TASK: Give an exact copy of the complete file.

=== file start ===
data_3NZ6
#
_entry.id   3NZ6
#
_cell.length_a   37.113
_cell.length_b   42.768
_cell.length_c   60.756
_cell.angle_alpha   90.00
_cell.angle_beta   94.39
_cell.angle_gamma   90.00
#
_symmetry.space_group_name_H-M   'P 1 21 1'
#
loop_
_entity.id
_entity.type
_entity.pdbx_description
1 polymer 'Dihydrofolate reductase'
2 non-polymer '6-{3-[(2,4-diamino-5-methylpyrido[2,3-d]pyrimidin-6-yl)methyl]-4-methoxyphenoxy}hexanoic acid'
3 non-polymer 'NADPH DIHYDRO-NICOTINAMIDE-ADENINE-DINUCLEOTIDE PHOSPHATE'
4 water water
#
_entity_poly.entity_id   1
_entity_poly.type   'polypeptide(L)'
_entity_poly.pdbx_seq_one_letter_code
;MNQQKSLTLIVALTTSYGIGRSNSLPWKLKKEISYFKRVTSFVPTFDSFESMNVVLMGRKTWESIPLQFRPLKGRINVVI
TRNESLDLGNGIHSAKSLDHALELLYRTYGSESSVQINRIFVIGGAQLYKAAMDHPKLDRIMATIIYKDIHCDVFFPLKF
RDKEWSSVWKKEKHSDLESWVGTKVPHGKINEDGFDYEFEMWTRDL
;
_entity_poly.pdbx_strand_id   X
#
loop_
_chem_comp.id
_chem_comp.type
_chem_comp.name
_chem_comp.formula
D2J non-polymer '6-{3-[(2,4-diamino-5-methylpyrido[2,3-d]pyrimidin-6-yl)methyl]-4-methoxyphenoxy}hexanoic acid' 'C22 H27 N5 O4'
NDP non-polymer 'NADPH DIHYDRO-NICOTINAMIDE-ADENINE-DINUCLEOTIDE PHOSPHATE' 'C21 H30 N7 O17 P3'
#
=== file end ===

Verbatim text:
data_3NZ6
#
_entry.id   3NZ6
#
_cell.length_a   37.113
_cell.length_b   42.768
_cell.length_c   60.756
_cell.angle_alpha   90.00
_cell.angle_beta   94.39
_cell.angle_gamma   90.00
#
_symmetry.space_group_name_H-M   'P 1 21 1'
#
loop_
_entity.id
_entity.type
_entity.pdbx_description
1 polymer 'Dihydrofolate reductase'
2 non-polymer '6-{3-[(2,4-diamino-5-methylpyrido[2,3-d]pyrimidin-6-yl)methyl]-4-methoxyphenoxy}hexanoic acid'
3 non-polymer 'NADPH DIHYDRO-NICOTINAMIDE-ADENINE-DINUCLEOTIDE PHOSPHATE'
4 water water
#
_entity_poly.entity_id   1
_entity_poly.type   'polypeptide(L)'
_entity_poly.pdbx_seq_one_letter_code
;MNQQKSLTLIVALTTSYGIGRSNSLPWKLKKEISYFKRVTSFVPTFDSFESMNVVLMGRKTWESIPLQFRPLKGRINVVI
TRNESLDLGNGIHSAKSLDHALELLYRTYGSESSVQINRIFVIGGAQLYKAAMDHPKLDRIMATIIYKDIHCDVFFPLKF
RDKEWSSVWKKEKHSDLESWVGTKVPHGKINEDGFDYEFEMWTRDL
;
_entity_poly.pdbx_strand_id   X
#
loop_
_chem_comp.id
_chem_comp.type
_chem_comp.name
_chem_comp.formula
D2J non-polymer '6-{3-[(2,4-diamino-5-methylpyrido[2,3-d]pyrimidin-6-yl)methyl]-4-methoxyphenoxy}hexanoic acid' 'C22 H27 N5 O4'
NDP non-polymer 'NADPH DIHYDRO-NICOTINAMIDE-ADENINE-DINUCLEOTIDE PHOSPHATE' 'C21 H30 N7 O17 P3'
#